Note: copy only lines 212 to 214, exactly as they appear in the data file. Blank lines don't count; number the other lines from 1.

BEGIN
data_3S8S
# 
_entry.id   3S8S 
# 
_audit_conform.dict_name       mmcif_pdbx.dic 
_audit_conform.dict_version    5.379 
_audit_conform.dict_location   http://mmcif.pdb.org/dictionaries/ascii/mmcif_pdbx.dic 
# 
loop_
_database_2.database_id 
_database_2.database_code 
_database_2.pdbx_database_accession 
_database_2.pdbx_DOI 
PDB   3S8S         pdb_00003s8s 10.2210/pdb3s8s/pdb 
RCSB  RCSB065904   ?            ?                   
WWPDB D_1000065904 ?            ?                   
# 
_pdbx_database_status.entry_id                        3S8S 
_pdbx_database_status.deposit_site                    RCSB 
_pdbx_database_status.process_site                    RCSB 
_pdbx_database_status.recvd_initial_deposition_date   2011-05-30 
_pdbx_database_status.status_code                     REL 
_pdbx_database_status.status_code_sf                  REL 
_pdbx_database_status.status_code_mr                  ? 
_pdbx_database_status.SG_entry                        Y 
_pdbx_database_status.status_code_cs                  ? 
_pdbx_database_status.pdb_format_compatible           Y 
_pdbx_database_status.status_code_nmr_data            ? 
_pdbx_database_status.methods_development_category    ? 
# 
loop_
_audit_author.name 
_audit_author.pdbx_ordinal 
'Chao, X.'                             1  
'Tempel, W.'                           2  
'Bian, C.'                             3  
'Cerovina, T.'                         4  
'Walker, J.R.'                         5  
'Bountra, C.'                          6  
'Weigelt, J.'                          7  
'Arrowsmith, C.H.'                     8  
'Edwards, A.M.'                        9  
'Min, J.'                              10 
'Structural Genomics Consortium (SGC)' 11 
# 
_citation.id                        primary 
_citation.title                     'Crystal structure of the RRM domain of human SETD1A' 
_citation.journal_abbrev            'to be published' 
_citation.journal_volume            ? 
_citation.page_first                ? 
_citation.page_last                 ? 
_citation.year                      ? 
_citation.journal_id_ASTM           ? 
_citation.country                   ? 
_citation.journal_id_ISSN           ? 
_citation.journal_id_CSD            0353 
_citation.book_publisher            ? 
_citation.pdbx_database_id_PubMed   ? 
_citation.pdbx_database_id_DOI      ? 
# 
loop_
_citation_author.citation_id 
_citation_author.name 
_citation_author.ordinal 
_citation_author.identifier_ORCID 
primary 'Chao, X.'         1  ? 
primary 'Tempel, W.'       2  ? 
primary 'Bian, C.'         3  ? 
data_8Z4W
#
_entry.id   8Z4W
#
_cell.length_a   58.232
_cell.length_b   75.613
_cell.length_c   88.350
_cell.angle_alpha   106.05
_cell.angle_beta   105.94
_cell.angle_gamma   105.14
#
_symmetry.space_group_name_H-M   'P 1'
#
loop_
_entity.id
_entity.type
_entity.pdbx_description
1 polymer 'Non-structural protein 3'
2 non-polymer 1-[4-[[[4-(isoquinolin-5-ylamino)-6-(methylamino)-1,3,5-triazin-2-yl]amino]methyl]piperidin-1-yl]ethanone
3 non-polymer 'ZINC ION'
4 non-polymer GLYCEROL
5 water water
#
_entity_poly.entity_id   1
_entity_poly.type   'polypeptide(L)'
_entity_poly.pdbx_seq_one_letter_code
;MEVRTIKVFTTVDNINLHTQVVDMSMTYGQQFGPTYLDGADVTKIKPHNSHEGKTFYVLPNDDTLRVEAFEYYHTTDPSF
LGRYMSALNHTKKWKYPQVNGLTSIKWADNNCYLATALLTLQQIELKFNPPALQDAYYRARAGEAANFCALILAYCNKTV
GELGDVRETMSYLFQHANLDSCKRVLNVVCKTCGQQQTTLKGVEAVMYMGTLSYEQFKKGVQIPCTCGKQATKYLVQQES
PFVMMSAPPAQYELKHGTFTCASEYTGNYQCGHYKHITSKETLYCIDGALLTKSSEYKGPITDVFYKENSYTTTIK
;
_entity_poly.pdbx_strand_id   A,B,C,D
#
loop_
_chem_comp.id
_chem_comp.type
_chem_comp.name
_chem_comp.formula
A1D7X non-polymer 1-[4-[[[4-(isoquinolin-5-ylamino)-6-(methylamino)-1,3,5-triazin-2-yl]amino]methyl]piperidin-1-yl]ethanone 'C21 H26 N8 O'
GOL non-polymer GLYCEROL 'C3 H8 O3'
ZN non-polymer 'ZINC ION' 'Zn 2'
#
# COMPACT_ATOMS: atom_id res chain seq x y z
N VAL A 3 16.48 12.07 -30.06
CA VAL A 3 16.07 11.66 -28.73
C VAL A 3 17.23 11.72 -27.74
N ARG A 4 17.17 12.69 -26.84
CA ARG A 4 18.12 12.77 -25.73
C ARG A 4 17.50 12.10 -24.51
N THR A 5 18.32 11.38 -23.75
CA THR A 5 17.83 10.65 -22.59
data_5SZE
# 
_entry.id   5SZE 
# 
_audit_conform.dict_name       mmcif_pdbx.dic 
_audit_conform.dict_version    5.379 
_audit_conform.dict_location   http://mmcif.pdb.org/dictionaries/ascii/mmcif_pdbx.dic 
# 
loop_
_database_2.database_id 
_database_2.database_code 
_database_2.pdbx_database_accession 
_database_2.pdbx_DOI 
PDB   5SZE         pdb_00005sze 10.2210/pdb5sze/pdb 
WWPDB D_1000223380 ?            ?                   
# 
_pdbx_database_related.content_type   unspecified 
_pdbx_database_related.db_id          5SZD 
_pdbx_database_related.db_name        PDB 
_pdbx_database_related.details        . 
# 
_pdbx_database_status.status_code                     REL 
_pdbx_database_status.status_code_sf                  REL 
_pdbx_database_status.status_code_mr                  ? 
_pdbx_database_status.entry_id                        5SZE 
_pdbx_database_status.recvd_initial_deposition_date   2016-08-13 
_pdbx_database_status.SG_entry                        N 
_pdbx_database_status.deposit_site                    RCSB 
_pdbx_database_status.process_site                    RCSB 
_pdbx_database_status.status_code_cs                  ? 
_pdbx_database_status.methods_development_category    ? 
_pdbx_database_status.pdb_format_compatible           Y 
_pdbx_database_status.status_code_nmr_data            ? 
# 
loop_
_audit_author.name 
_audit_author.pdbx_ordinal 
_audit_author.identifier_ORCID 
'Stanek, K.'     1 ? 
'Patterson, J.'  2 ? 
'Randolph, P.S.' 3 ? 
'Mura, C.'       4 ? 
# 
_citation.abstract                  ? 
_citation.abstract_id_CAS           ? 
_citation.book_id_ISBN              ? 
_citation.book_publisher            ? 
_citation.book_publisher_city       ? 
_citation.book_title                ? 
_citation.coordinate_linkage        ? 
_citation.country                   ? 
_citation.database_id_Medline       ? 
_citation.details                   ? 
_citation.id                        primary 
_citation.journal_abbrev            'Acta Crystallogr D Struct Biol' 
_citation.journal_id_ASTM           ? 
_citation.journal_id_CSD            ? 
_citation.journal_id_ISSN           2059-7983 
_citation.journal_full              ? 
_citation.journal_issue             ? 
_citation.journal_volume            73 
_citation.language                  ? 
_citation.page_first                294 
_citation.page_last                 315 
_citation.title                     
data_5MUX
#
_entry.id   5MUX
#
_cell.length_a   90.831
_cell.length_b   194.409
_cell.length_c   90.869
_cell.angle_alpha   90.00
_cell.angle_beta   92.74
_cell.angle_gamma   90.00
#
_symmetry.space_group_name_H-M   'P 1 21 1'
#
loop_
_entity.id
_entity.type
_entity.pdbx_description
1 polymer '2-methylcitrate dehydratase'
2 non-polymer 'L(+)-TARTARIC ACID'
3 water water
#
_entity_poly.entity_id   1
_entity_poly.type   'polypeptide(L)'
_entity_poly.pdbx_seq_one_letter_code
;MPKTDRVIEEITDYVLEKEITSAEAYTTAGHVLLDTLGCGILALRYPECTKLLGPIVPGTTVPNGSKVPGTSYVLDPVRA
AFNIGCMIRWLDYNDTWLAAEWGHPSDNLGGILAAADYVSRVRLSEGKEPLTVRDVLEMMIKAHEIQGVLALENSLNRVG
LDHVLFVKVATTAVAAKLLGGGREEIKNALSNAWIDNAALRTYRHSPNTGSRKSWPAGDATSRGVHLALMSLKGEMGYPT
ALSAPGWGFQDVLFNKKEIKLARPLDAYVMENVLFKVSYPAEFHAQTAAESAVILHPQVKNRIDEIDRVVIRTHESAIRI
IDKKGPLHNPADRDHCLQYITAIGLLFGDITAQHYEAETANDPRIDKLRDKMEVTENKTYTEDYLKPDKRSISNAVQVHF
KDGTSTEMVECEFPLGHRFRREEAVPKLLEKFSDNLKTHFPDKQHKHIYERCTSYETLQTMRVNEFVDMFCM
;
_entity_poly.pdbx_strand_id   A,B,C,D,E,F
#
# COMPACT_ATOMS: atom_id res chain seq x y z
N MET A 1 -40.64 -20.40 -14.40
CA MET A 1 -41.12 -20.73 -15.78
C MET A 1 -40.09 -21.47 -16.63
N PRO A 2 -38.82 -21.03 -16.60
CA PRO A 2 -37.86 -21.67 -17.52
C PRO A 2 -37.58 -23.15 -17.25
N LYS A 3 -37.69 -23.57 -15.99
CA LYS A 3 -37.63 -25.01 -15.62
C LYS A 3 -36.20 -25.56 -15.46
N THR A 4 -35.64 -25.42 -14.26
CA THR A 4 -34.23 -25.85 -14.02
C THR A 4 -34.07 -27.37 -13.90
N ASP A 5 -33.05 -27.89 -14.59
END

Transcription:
ALSAPGWGFQDVLFNKKEIKLARPLDAYVMENVLFKVSYPAEFHAQTAAESAVILHPQVKNRIDEIDRVVIRTHESAIRI
IDKKGPLHNPADRDHCLQYITAIGLLFGDITAQHYEAETANDPRIDKLRDKMEVTENKTYTEDYLKPDKRSISNAVQVHF
KDGTSTEMVECEFPLGHRFRREEAVPKLLEKFSDNLKTHFPDKQHKHIYERCTSYETLQTMRVNEFVDMFCM